The Girl with a Clock for a Heart was an excellent debut last year by US writer Peter Swanson. It’s always good to read standalone crime fiction that combines a thrillerish plot with good characterisation. So I was looking forward to Swanson’s followup book, The Kind Worth Killing. With this second novel, however, Swanson has excelled himself and it was a surprising and unusual read.
Ted Severson, delayed at Heathrow airport, confides to a complete stranger that his wife is having an affair. Lily asks him whether he has thought of killing his unfaithful spouse and together they arrange to meet again to discuss possible plots. Miranda, Ted’s wife, is an artist who may have married him for his wealth. However, she has a few dark secrets of her own which threaten to scupper Ted and Lily’s plans.
The first third of the book is classic thriller territory and we follow the machinations of Ted and Lily in alternate chapters. Swanson is particularly good at giving us the background to the characters so that their varying degrees of willingness to embrace murder is explained. However, there are some unexpected twists and the plot opens out to other characters’ points of view and it is the second half of the book where the real narrative deviousness takes place.
None of the characters are completely sympathetic but nor do they feel wholly bad. Without giving too much of the plot away, it does become something of a bloodfest which is actually very satisfying. The Kind Worth Killing has a great story at its heart and the deceptively simple narrative hides some excellent plot planning.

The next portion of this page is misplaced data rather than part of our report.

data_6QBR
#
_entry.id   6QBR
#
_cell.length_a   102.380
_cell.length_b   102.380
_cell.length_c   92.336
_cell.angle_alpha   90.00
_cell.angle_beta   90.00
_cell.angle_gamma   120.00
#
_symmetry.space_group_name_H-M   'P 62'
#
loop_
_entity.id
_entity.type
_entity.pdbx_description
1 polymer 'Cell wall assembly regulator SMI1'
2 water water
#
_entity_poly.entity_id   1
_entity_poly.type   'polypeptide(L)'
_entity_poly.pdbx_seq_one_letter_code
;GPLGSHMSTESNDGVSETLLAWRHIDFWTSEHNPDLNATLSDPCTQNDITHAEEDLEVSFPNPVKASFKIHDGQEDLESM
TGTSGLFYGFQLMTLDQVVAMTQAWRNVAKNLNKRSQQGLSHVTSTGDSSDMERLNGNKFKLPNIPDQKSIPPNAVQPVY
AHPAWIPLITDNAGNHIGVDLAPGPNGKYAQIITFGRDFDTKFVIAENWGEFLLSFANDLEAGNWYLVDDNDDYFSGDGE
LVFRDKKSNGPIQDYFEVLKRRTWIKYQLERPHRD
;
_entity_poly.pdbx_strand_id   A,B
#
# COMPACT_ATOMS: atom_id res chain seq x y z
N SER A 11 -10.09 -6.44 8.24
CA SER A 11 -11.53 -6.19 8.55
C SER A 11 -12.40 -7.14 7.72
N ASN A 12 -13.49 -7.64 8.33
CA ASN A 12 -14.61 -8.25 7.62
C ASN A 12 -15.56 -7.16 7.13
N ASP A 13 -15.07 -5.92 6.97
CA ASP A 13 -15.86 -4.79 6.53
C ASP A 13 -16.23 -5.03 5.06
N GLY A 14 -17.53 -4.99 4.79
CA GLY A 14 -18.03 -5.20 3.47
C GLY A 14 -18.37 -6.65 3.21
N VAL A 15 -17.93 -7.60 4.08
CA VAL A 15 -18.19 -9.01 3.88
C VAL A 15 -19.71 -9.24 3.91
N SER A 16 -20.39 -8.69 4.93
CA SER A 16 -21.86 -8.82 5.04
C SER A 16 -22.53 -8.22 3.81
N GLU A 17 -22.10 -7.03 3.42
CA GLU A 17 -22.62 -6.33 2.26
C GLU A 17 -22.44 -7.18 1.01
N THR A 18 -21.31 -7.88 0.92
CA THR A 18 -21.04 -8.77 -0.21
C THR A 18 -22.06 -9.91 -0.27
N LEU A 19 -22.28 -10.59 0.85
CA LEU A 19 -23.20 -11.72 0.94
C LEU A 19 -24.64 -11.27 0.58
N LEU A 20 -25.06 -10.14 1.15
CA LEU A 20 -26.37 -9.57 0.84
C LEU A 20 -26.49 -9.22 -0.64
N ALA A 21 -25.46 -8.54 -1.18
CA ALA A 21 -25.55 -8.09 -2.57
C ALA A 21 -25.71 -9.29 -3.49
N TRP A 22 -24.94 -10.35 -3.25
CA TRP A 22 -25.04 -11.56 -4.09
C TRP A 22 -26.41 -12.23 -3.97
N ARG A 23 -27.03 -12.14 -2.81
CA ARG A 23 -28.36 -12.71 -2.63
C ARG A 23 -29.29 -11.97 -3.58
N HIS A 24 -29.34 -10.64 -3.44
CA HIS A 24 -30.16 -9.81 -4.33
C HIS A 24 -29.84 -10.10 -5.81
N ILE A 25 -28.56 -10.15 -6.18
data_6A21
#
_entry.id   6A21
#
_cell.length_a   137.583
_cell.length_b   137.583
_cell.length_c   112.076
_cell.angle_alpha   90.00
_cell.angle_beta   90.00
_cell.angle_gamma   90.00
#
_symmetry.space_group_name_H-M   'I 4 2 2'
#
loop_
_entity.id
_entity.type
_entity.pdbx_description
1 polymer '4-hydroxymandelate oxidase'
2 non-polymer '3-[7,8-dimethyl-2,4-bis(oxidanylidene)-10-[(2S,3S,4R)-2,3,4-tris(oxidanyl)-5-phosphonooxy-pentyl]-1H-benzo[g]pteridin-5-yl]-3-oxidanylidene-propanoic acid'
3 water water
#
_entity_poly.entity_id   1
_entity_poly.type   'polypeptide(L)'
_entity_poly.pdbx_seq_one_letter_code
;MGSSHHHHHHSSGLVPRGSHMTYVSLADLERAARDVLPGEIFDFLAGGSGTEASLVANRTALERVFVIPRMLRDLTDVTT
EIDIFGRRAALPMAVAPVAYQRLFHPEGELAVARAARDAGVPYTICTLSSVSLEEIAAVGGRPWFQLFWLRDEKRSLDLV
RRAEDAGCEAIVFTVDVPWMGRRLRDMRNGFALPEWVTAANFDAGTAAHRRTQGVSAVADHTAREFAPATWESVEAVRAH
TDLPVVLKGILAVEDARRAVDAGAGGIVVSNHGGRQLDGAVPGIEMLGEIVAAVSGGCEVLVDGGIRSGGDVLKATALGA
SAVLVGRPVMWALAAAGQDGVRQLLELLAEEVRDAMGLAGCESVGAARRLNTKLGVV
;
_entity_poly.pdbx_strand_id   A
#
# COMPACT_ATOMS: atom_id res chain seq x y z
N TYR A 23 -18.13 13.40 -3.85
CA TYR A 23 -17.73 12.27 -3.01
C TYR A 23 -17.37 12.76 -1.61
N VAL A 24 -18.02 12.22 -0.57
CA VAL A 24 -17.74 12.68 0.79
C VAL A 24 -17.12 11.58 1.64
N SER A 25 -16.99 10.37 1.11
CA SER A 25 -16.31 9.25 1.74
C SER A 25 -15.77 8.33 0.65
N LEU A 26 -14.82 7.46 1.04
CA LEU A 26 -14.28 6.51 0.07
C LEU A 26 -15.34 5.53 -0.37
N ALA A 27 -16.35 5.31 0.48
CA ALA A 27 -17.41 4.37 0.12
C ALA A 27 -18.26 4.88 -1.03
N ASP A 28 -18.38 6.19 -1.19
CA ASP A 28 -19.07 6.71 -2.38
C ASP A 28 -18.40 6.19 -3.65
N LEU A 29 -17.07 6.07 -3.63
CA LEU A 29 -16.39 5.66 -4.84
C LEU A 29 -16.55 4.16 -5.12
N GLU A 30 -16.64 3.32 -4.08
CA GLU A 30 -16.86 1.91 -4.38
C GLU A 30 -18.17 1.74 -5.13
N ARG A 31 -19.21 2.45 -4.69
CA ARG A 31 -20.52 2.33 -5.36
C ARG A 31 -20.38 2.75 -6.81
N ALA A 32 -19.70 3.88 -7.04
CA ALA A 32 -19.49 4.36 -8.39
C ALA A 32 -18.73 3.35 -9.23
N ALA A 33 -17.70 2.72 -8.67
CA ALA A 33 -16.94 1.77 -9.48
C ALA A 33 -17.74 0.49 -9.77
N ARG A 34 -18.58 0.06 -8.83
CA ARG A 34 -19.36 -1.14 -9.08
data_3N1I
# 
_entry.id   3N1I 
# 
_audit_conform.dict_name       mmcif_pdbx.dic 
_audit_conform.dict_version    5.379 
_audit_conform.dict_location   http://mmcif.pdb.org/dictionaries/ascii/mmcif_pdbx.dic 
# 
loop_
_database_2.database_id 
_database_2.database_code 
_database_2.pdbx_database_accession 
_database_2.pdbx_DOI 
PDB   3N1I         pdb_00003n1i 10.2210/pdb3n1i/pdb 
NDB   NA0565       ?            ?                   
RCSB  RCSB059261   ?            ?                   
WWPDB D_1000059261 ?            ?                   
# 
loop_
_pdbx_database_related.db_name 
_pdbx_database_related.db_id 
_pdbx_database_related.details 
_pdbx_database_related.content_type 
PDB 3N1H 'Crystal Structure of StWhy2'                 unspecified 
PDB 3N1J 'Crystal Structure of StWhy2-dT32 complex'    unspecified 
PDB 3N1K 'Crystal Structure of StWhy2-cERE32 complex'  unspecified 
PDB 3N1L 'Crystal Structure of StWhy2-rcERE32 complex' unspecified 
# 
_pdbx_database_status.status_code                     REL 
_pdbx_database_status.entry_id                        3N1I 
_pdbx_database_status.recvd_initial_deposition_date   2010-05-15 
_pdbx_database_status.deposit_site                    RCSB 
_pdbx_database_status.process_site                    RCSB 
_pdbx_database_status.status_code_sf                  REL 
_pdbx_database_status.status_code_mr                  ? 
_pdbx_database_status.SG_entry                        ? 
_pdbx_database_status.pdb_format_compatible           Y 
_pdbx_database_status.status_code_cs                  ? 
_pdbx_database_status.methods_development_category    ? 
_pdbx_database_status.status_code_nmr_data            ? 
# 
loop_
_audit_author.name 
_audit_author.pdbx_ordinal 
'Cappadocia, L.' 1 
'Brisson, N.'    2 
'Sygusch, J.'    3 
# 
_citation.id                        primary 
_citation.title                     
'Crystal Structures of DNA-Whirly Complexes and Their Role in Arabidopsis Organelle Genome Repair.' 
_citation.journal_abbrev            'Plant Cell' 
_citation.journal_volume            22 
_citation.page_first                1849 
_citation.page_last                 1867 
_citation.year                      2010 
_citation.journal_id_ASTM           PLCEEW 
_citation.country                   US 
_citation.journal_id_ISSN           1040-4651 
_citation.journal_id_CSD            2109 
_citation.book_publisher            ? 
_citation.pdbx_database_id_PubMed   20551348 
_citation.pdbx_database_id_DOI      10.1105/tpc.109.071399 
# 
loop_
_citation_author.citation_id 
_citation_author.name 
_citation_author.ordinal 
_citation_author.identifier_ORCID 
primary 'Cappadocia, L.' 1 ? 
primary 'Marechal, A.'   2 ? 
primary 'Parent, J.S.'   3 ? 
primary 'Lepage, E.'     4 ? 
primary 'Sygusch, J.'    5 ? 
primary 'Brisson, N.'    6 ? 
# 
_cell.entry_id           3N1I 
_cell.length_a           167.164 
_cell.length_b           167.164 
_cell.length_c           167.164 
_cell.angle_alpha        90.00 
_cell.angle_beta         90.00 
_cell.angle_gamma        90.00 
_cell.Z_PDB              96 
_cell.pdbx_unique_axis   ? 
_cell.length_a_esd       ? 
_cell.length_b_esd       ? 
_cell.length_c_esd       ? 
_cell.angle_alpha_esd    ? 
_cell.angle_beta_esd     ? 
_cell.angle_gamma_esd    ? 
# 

There’s something compelling about murder in a rural setting. Statistically, these are the safest areas to live in and yet we read so much that takes place in what appear to be law-abiding places. Sometimes you just need to suspend your disbelief. Other times, the writer does good job at showing what happens behind closed doors. Eric Rickstad’s The Silent Girls is one such book.
In the small US town of Canaan, Vermont young girls have been disappearing. Private detective Frank Rath is hired to look for the latest missing girl, Mandy, whose mother is convinced she hasn’t just simply run away. The case has disturbing echoes for Frank who is bringing up his niece, Rachel, after the brutal murder of her parents years earlier. Now their killer is up for parole and Frank, absorbed in the hunt for the missing girls, also attempts to prevent the freeing of an earlier murderer.
Eric Rickstad is a very good writer which elevates this book above the average mystery. He manages to convey the isolation and brutality of elements of this seemingly peaceful country town. It’s a difficult trick to pull off the role of a private detective in modern times where police investigations are tightly controlled. He manages it by adding the personal element of Rath’s family history. The detective comes acres as both protective and vengeful on behalf of the girls he is trying to find.
The ultimate subject is a difficult one to tackle especially, I would imagine, in the US. I’ll leave it for readers to discover what it is as to say here would reveal too much of the plot. But he has my admiration for addressing it within a crime novel.
The Silent Girls will appeal to crime fiction readers who like a well constructed mystery that doesn’t shy away from addressing a complicated subject. Highly recommended.